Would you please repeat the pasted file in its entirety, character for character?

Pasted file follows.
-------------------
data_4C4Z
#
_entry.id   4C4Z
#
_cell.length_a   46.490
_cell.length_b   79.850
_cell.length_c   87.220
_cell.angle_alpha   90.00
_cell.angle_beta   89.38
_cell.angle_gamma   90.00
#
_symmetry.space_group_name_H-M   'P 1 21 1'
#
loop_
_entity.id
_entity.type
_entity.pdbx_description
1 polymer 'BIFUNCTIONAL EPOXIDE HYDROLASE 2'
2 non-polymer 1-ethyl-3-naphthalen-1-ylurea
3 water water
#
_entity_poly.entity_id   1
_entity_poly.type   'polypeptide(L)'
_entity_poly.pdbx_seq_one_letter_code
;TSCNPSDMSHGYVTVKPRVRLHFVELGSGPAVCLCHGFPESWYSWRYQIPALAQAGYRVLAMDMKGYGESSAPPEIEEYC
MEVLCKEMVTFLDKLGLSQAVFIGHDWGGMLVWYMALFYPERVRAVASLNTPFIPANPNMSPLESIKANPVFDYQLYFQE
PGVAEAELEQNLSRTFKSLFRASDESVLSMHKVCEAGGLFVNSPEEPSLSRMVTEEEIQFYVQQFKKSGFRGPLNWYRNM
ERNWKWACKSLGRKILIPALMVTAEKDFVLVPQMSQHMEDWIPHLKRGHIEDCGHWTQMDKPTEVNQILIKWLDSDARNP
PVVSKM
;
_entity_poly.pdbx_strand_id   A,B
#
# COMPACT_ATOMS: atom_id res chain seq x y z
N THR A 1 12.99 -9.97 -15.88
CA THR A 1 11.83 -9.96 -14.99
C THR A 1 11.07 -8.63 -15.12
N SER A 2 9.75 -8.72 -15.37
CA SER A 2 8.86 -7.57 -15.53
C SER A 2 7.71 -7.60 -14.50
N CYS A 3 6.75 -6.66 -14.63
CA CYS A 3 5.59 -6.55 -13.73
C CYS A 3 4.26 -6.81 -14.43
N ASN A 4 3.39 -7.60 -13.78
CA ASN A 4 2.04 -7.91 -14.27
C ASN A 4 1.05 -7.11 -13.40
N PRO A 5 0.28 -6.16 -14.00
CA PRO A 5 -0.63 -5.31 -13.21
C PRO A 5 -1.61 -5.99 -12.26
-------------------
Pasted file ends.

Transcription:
data_4C4Z
#
_entry.id   4C4Z
#
_cell.length_a   46.490
_cell.length_b   79.850
_cell.length_c   87.220
_cell.angle_alpha   90.00
_cell.angle_beta   89.38
_cell.angle_gamma   90.00
#
_symmetry.space_group_name_H-M   'P 1 21 1'
#
loop_
_entity.id
_entity.type
_entity.pdbx_description
1 polymer 'BIFUNCTIONAL EPOXIDE HYDROLASE 2'
2 non-polymer 1-ethyl-3-naphthalen-1-ylurea
3 water water
#
_entity_poly.entity_id   1
_entity_poly.type   'polypeptide(L)'
_entity_poly.pdbx_seq_one_letter_code
;TSCNPSDMSHGYVTVKPRVRLHFVELGSGPAVCLCHGFPESWYSWRYQIPALAQAGYRVLAMDMKGYGESSAPPEIEEYC
MEVLCKEMVTFLDKLGLSQAVFIGHDWGGMLVWYMALFYPERVRAVASLNTPFIPANPNMSPLESIKANPVFDYQLYFQE
PGVAEAELEQNLSRTFKSLFRASDESVLSMHKVCEAGGLFVNSPEEPSLSRMVTEEEIQFYVQQFKKSGFRGPLNWYRNM
ERNWKWACKSLGRKILIPALMVTAEKDFVLVPQMSQHMEDWIPHLKRGHIEDCGHWTQMDKPTEVNQILIKWLDSDARNP
PVVSKM
;
_entity_poly.pdbx_strand_id   A,B
#
# COMPACT_ATOMS: atom_id res chain seq x y z
N THR A 1 12.99 -9.97 -15.88
CA THR A 1 11.83 -9.96 -14.99
C THR A 1 11.07 -8.63 -15.12
N SER A 2 9.75 -8.72 -15.37
CA SER A 2 8.86 -7.57 -15.53
C SER A 2 7.71 -7.60 -14.50
N CYS A 3 6.75 -6.66 -14.63
CA CYS A 3 5.59 -6.55 -13.73
C CYS A 3 4.26 -6.81 -14.43
N ASN A 4 3.39 -7.60 -13.78
CA ASN A 4 2.04 -7.91 -14.27
C ASN A 4 1.05 -7.11 -13.40
N PRO A 5 0.28 -6.16 -14.00
CA PRO A 5 -0.63 -5.31 -13.21
C PRO A 5 -1.61 -5.99 -12.26